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What with the annual carnival, Portobello Market and even a Hugh Grant rom-com to call its own, Notting Hill is a prestigious and hugely popular area. This must mean you can’t afford to live there. Or does it?

Why Notting Hill?

Notting Hill is west London’s star player in the battle against the east’s cool, bohemian scene. With quaint boutique shops and cafés lining the streets, the brightly painted houses and bustling Saturday market add real character and a sense of community to the area. With garden squares, bars and restaurants, Notting Hill is self-contained but also conveniently close to the city centre.  


Do it on the cheap

The downside to Notting Hill is it’s bloody expensive. “Notting Hill is definitely not an area where most people can afford,” admits Samuel Harrison, manager of Hamptons International Notting Hill. “Your average one- or two-bedroom rental in the area is circa £500 per week.”

To enjoy the benefits of Notting Hill but without the high rental prices, you can try nearby areas including North Kensington, Bayswater, Lancaster Gate and Paddington. “Anywhere north of the Westway tends to be cheaper whilst still being within walking distance of Notting Hill and Portobello Road, as well as being close to transport links,” says Serena Roberts from Douglas & Gordon’s Notting Hill lettings department.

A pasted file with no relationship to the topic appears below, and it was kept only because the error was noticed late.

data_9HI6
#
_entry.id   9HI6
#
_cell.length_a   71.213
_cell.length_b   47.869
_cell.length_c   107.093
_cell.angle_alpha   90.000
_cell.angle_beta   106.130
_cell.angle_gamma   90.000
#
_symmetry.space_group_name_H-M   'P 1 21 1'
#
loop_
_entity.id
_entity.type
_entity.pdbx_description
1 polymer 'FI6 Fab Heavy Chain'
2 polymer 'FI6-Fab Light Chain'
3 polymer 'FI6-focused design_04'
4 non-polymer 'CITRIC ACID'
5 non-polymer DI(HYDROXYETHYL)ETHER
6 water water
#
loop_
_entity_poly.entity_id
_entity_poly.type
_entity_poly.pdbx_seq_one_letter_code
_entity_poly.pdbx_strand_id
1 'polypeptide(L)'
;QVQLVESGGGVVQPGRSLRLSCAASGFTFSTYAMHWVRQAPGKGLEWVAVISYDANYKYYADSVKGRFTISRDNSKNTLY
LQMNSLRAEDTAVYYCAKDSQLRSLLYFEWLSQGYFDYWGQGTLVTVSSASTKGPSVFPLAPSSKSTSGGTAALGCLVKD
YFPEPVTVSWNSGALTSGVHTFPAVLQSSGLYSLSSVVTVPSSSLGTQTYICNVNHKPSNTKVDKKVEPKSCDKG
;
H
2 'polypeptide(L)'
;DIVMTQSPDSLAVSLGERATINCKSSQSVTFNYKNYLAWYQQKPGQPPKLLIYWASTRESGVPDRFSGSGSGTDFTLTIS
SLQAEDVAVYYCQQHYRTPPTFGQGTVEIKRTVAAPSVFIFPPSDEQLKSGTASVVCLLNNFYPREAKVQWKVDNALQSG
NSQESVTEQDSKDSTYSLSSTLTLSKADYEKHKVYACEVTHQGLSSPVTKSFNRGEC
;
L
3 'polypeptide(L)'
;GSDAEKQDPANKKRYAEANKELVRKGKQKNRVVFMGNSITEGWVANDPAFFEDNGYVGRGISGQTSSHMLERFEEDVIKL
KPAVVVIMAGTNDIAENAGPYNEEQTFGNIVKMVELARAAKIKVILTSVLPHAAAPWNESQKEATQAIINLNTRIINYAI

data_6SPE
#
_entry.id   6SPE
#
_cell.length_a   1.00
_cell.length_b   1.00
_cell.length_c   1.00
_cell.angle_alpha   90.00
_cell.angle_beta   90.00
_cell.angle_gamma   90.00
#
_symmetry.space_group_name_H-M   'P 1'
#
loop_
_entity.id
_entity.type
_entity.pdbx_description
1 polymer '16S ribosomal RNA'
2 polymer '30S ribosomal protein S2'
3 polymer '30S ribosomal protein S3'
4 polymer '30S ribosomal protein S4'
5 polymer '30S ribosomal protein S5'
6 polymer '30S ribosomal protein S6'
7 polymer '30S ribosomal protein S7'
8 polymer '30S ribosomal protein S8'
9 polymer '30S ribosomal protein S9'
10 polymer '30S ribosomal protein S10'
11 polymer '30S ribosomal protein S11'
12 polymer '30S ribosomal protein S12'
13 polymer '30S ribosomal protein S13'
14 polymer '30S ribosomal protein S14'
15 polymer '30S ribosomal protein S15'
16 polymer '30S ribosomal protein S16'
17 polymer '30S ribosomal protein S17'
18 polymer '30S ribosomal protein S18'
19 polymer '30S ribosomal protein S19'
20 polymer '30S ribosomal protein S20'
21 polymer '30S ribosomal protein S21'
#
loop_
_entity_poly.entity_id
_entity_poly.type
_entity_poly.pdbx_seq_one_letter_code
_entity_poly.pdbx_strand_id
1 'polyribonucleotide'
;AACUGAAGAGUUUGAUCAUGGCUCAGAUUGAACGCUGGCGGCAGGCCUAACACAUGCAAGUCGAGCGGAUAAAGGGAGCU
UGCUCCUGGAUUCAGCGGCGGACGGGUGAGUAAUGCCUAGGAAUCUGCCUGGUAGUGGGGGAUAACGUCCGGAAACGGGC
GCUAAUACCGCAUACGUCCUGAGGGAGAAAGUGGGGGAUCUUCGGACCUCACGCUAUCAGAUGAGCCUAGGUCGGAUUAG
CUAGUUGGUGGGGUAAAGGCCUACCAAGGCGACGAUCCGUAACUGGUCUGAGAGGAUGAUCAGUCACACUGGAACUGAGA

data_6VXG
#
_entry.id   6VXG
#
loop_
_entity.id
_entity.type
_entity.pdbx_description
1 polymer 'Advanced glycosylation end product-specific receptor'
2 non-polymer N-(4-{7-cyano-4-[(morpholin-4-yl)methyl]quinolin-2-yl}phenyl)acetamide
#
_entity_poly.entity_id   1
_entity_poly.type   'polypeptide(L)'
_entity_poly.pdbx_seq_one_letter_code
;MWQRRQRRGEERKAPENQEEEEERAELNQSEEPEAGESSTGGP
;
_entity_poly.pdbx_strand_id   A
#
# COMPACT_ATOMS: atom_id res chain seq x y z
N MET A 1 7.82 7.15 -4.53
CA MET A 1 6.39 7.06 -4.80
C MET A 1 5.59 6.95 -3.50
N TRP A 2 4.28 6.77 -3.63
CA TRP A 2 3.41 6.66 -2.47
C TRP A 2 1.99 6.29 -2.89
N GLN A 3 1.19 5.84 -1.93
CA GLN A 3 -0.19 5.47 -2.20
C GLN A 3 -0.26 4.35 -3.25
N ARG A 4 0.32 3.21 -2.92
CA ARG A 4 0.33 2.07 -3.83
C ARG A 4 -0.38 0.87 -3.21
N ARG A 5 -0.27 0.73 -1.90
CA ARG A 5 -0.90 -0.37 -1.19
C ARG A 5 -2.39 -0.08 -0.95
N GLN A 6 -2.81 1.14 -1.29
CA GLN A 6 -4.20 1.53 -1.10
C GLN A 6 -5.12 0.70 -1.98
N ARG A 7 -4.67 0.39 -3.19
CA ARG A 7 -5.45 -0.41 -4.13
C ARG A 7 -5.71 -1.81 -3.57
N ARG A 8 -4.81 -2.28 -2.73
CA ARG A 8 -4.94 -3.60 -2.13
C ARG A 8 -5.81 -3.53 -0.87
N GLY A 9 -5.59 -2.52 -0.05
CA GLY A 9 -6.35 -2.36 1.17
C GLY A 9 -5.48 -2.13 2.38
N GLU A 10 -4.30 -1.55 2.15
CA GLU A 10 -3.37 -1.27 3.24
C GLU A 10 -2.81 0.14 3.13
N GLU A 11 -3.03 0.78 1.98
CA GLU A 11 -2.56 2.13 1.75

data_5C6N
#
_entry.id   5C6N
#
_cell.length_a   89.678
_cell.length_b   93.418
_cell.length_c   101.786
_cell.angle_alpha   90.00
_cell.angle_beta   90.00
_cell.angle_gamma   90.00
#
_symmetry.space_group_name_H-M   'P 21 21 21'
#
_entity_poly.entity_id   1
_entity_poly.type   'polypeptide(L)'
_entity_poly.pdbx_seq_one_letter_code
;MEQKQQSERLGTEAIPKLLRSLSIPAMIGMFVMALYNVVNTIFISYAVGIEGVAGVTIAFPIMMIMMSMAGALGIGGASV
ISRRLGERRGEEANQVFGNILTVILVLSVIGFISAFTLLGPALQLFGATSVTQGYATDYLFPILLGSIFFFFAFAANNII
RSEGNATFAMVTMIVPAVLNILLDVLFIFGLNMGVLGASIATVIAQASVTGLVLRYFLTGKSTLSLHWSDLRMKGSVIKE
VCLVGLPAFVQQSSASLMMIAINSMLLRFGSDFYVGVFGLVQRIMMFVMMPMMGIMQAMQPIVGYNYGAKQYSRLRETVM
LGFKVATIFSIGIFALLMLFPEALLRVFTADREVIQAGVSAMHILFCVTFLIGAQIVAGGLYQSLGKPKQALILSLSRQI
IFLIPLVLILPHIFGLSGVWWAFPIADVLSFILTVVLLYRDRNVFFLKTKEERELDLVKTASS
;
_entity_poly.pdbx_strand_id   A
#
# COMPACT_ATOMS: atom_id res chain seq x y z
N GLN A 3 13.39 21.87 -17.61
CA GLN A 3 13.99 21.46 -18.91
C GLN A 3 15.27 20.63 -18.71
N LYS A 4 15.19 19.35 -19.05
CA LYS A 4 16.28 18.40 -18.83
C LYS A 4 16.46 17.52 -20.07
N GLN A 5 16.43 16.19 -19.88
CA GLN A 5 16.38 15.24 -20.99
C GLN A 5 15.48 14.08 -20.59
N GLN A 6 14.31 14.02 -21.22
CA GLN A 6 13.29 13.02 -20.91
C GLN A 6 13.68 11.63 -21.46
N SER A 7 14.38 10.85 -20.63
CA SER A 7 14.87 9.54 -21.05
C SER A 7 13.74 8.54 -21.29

Alternatively, The Collective, a company that converts buildings into reasonably priced rented accommodation, has a six-storey Victorian townhouse in Notting Hill comprising 18 studios. Well decked out and retaining the property’s original features, the studios are well-priced for the area, at £230-£395 per week. “These properties are a big hit with those looking to enjoy the best of both worlds: a central London lifestyle and a stylish crash pad that doesn’t break the bank,” says The Collective’s founder and director, Reza Merchant. 

The connections

Within the wider Notting Hill area you have four Tube stations: Notting Hill Gate, Holland Park, Westbourne Park and Ladbroke Grove. These cover the Central, District, Circle and Hammersmith and City lines. There are plenty of buses too, including five 24-hour routes and three extra night buses. 


London area guide: Why live in Notting Hill, W11
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